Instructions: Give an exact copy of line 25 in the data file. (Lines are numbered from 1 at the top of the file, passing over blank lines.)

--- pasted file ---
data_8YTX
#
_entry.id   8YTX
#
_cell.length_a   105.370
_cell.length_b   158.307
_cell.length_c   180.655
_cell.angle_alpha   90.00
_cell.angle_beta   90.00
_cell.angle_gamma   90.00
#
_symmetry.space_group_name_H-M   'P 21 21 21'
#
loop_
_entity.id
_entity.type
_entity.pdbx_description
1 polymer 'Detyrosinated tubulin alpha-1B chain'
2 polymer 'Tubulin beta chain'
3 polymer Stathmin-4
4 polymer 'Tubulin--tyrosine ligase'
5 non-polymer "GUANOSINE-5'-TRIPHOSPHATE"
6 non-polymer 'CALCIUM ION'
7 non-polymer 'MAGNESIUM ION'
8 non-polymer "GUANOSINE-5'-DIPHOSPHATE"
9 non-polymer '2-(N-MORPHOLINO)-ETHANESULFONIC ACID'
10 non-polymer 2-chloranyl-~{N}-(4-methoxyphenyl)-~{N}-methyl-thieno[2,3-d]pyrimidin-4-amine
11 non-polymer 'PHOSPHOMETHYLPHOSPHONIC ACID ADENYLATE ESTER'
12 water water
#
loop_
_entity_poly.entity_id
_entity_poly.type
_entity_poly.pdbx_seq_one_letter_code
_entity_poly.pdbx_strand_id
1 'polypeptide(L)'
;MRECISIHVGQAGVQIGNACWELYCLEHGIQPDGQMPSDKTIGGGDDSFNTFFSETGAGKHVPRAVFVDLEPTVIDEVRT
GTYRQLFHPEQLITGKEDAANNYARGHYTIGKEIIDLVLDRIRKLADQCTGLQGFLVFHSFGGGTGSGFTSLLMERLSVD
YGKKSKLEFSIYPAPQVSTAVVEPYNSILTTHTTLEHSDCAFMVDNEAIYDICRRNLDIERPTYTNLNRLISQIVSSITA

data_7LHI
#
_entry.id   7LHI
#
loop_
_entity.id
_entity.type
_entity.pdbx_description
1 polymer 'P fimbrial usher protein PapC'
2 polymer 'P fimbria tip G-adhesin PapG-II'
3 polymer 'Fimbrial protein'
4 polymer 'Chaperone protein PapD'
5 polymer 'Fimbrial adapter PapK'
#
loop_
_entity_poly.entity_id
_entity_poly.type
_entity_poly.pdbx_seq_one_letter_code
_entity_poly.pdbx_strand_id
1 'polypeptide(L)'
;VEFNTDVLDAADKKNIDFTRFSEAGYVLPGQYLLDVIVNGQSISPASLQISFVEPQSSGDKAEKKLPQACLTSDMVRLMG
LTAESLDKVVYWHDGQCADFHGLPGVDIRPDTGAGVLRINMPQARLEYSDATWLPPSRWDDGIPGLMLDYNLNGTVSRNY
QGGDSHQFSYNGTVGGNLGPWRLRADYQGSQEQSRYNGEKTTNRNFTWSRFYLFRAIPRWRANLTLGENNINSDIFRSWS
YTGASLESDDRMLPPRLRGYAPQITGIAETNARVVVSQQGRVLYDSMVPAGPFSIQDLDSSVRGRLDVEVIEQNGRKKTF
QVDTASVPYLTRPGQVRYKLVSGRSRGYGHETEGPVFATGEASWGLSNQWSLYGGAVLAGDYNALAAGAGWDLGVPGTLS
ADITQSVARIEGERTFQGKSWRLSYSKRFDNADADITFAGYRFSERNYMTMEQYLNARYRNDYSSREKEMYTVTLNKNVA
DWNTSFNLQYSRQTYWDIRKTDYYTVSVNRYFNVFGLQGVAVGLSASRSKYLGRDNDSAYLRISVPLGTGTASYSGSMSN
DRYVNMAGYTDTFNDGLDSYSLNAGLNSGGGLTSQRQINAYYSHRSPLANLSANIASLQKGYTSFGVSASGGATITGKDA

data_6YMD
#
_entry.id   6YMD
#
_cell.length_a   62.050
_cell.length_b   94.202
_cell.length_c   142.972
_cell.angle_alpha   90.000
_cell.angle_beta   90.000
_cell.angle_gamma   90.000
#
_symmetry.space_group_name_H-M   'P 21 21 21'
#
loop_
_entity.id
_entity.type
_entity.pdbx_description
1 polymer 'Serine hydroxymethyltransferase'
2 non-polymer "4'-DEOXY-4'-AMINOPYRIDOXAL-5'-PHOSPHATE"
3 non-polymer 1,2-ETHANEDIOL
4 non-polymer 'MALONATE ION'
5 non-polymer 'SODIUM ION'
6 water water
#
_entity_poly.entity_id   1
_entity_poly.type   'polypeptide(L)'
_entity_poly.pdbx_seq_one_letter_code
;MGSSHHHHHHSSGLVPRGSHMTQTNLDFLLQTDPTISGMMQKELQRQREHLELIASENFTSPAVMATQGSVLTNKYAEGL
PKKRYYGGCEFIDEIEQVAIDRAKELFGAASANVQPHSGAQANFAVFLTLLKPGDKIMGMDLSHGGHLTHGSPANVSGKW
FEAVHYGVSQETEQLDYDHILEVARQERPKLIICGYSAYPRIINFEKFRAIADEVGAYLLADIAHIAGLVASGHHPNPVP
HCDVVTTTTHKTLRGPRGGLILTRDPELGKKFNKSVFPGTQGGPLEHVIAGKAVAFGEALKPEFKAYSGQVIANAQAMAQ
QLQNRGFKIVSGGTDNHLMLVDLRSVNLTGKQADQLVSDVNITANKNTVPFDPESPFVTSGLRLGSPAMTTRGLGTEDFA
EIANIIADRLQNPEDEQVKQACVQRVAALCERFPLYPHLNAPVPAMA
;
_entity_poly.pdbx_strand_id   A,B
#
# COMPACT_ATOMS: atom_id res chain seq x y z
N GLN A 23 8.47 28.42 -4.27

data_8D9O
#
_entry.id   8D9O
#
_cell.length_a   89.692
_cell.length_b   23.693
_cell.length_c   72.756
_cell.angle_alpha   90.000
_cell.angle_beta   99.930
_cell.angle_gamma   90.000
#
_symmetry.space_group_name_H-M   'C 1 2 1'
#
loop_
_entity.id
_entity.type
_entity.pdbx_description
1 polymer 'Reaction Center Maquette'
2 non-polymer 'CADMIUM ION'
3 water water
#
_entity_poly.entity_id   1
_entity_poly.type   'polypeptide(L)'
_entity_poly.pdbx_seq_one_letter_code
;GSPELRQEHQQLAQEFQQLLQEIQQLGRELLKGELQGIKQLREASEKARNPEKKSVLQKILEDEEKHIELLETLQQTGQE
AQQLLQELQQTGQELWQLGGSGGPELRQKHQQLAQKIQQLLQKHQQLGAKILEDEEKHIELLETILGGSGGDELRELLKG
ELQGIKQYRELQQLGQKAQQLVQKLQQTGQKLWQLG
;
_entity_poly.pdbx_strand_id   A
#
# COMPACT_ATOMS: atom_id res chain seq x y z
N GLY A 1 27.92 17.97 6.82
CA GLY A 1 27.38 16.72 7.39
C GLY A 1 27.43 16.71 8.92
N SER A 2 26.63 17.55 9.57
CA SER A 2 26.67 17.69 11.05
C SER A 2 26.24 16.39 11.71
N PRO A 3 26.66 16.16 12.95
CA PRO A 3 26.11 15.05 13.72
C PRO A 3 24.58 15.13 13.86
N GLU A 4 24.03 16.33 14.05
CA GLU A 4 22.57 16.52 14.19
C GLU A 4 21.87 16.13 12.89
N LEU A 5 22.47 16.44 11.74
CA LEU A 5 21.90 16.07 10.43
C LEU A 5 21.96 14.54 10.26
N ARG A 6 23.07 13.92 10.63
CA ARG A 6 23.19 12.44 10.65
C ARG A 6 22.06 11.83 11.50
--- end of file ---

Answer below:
8 non-polymer "GUANOSINE-5'-DIPHOSPHATE"